Re:Fork it! (1)

Ritchie70 (860516) | more than 4 years ago | (#28996735)

France apparently also includes portions of North America as well.

Only my gut feel, but I suspect August is second only to December in percentage of people on vacation at my work place.

Re:Fork it! - not funny (2, Interesting)

petes_PoV (912422) | more than 4 years ago | (#28995123)

Seriously, if the current maintainer (in name only - sounds like he/she's lost interest, or to use the modern euphemism, is "too busy"), can't be bothered to fulfill their responsibilities the project should be taken away from them.

Re:Fork it! - not funny (5, Funny)

Provocateur (133110) | more than 4 years ago | (#28995165)

the project should be taken away from them

No need to be uncivilized about it. There should be a ceremony, with flags and banners and trumpets and horses. The bold new developer's name should be announced with accompanying fanfare, and he shall kneel in front of the wizened author (who should have put out his cigarette before these solemn rites). The sword edges should be dull, lest angry words from jealous unrecognized forkers be heard and needless violence ensue. I should stop now before this starts affecting my English henceforth

Yes and ... (5, Funny)

OeLeWaPpErKe (412765) | more than 4 years ago | (#28995677)

and politicians who don't represent the will of the people after the election should be impeached, disbarred ...
and companies who sign a contract and then go broke should still pay and fullfill the contract ...
and orphans should never get cancer ...
and all programs should be open source ....
and I should get paid for this
and ...

sorry - just getting frustrations out

Re:Yes and ... (-1, Troll)

Anonymous Coward | more than 4 years ago | (#28996313)

Agreed, except for the orphans part.

Re:Fork it! (3, Informative)

Directrix1 (157787) | more than 4 years ago | (#28996099)

Or you can upload it to a website, or the wiki if the project has one. Just make sure people understand what project it is useful with. I wouldn't fork immediately. Forking should be something you do as a last result because you feel you definitely need to take the project in a different direction (or a direction at all). BTW, why don't you mention what the actual project is?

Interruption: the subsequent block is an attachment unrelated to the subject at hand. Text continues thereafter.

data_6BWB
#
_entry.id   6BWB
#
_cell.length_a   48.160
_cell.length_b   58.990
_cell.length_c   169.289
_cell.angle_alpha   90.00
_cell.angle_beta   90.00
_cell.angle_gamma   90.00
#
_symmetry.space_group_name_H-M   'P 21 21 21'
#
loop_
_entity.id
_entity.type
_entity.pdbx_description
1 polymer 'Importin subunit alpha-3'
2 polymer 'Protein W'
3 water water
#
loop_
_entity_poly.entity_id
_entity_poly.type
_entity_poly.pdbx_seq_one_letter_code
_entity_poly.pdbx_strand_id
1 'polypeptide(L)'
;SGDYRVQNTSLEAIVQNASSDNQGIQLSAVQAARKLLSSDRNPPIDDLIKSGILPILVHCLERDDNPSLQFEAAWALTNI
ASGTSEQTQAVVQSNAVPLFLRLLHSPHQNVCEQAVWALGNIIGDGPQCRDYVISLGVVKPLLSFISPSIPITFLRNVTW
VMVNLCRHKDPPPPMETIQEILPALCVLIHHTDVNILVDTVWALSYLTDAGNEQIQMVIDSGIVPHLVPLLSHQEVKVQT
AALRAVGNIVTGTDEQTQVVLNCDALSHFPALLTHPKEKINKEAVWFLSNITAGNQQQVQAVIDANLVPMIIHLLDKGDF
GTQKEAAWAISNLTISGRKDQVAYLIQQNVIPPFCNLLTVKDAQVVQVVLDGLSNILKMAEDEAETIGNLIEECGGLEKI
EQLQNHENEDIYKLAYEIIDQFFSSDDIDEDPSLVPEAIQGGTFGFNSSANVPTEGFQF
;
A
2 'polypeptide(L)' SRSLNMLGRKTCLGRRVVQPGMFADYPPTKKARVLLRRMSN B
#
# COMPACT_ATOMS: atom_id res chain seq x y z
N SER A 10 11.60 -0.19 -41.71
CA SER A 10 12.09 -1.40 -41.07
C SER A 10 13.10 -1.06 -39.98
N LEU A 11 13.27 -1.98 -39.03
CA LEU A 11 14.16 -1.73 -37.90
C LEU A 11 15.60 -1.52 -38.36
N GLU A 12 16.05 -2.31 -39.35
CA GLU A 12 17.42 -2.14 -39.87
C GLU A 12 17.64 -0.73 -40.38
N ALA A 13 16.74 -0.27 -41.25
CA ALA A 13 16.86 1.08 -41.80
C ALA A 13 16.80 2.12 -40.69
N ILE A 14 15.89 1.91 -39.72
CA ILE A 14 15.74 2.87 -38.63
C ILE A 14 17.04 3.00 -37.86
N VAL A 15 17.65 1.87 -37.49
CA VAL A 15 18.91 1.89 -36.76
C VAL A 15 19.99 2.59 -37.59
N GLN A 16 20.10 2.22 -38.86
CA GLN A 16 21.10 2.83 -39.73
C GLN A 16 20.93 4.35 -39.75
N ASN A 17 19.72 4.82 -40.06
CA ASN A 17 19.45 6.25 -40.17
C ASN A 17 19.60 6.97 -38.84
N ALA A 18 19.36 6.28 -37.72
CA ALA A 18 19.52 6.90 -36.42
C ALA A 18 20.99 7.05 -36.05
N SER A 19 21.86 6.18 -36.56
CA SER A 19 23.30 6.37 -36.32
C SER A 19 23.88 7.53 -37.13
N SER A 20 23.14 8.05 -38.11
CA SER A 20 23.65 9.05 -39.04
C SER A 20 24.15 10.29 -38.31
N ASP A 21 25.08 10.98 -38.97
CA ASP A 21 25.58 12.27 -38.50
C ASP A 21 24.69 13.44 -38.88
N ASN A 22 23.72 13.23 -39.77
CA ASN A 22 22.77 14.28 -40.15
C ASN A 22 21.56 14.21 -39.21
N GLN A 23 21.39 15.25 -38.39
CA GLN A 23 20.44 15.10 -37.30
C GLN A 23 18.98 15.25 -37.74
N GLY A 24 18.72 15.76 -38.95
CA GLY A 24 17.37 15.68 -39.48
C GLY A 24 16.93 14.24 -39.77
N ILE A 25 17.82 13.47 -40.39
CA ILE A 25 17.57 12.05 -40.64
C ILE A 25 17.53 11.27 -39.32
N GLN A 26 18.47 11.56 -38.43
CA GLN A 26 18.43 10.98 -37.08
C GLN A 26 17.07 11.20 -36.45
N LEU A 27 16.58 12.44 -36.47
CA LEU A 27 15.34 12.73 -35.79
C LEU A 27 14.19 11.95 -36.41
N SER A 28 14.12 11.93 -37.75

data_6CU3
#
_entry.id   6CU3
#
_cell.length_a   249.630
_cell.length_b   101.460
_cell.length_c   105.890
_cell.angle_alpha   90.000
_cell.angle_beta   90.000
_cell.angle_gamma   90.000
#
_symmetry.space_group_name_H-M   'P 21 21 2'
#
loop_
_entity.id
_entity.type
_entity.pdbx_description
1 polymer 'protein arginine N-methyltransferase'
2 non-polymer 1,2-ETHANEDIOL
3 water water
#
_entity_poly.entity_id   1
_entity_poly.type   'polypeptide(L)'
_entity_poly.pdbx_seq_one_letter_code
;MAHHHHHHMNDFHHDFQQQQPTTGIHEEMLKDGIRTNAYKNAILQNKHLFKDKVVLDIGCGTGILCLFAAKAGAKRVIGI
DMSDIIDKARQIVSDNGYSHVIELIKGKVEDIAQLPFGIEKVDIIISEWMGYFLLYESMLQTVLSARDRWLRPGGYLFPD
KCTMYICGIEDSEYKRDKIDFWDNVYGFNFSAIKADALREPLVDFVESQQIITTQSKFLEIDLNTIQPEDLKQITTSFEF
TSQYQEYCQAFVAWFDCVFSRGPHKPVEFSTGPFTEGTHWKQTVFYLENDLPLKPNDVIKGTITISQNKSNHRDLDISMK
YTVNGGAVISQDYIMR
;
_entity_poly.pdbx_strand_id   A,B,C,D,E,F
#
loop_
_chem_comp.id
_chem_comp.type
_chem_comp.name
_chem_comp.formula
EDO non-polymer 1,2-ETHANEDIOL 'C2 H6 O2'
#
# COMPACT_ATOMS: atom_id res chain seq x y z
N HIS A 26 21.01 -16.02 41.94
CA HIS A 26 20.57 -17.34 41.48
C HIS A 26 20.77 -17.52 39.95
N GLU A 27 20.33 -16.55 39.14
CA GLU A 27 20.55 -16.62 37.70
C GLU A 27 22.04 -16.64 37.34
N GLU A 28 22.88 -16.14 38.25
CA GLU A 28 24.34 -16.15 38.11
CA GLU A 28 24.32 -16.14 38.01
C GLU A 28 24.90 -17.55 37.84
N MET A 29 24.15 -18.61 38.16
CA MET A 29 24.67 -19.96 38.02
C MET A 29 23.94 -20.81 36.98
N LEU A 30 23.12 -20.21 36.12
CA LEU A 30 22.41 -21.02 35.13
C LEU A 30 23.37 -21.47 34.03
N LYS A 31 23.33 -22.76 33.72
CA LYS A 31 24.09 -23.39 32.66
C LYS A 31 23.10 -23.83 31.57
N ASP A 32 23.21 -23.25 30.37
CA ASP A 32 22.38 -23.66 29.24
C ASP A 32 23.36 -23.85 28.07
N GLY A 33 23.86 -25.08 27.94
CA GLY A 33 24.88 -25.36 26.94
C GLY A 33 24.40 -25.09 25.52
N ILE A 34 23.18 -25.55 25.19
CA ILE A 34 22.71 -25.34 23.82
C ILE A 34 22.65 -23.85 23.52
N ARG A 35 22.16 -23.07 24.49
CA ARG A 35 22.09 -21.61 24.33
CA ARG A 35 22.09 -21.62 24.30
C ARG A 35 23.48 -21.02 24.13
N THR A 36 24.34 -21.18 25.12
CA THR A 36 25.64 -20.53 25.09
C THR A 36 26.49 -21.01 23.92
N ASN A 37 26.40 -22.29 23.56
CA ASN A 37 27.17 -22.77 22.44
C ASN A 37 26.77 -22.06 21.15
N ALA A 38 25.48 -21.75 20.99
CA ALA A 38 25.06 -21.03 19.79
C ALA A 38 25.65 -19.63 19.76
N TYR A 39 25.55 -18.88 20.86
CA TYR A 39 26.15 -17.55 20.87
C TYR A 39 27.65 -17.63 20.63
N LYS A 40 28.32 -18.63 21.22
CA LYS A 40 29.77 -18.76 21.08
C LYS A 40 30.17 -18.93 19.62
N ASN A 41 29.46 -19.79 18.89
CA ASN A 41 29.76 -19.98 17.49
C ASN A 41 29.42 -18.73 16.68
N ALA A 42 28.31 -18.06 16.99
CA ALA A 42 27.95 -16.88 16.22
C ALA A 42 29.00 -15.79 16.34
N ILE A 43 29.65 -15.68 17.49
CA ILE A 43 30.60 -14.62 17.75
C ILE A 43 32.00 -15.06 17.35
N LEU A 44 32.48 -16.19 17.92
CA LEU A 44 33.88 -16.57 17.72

panties STINK! (-1, Offtopic)

Anonymous Coward | more than 4 years ago | (#28994749)

Panties Stink!
They really, really stink!
Sometimes they're red, sometimes they're green,
Sometimes they're white or black or pink
Sometimes they're satin, sometimes they're lace
Sometimes they're cotton and soak up stains
But at the end of the day, it really makes you think
Wooooooo-wheeeee! Panties stink!

Sometimes they're on the bathroom floor
Your girlfriend- what a whore!
Sometimes they're warm and wet and raw
From beneath the skirt of your mother-in-law
Brownish stains from daily wear
A gusset full of pubic hair
Just make sure your nose is ready
For the tang of a sweat-soaked wedgie
In your hand a pair of drawers
With a funky feminine discharge
Give your nose a rest, fix yourself a drink
cause wooooooo-wheeeeeee! panties stink!

Extensions and black holes (3, Insightful)

BadAnalogyGuy (945258) | more than 4 years ago | (#28994757)

Sometimes OSS is a lot like butch lesbians. Take your question, for example:
Has anyone else submitted extensions to what seems to be a black hole?
Yes, sometimes a strap-on is precisely what is needed to fill a black hole.

But I digress.

What is the specific project you're fixing up? Is it fairly frequently updated by the maintainer?

That is really the point I think you need to figure out. If the maintainer has disappeared and does not update the package, then there's really no point in involving that person at all. He isn't the maintainer; you are. The only problem is, as you pointed out, if the package is updated and your patches aren't included, you'll need to provide patch updates to any of your users.

However, that said, what is more important to you? This package or your time? You don't work for the project, you work for your employers. Release this patch to whomever you like and give them the source. There's no reason you need to kill yourself trying to keep it updated if it works great for you now on the project version you targeted.

Re:Extensions and black holes (-1, Troll)

Anonymous Coward | more than 4 years ago | (#28995119)

Yes, sometimes a strap-on is precisely what is needed to fill a black hole.

There's no need for racism sir!

Re:Extensions and black holes (3, Insightful)

WillDraven (760005) | more than 4 years ago | (#28995947)

What is the specific project you're fixing up?

Not to mention you're asking slashdot. Somebody here could know the guy who maintains it, or at least know somebody who mentioned to them that he got hit by a bus.

Try sending to some distribution (4, Informative)

Anonymous Coward | more than 4 years ago | (#28994759)

If its patches is applicapple to Linux, try to send to some of the Linux Distributions. They usually have good contacts to the upstream maintainers, and even if they have not, have ways to record some changes and share them.

(And that is where people that may take over upstream also most likely will look for patches)

Money makes the world go round (5, Interesting)

Bananenrepublik (49759) | more than 4 years ago | (#28994761)

Since your employer paid you to create the patch, and since your employer will save money by not having you maintain a fork indefinitely, you should lure the maintainer with the strongest argument of all: money, paid by your boss.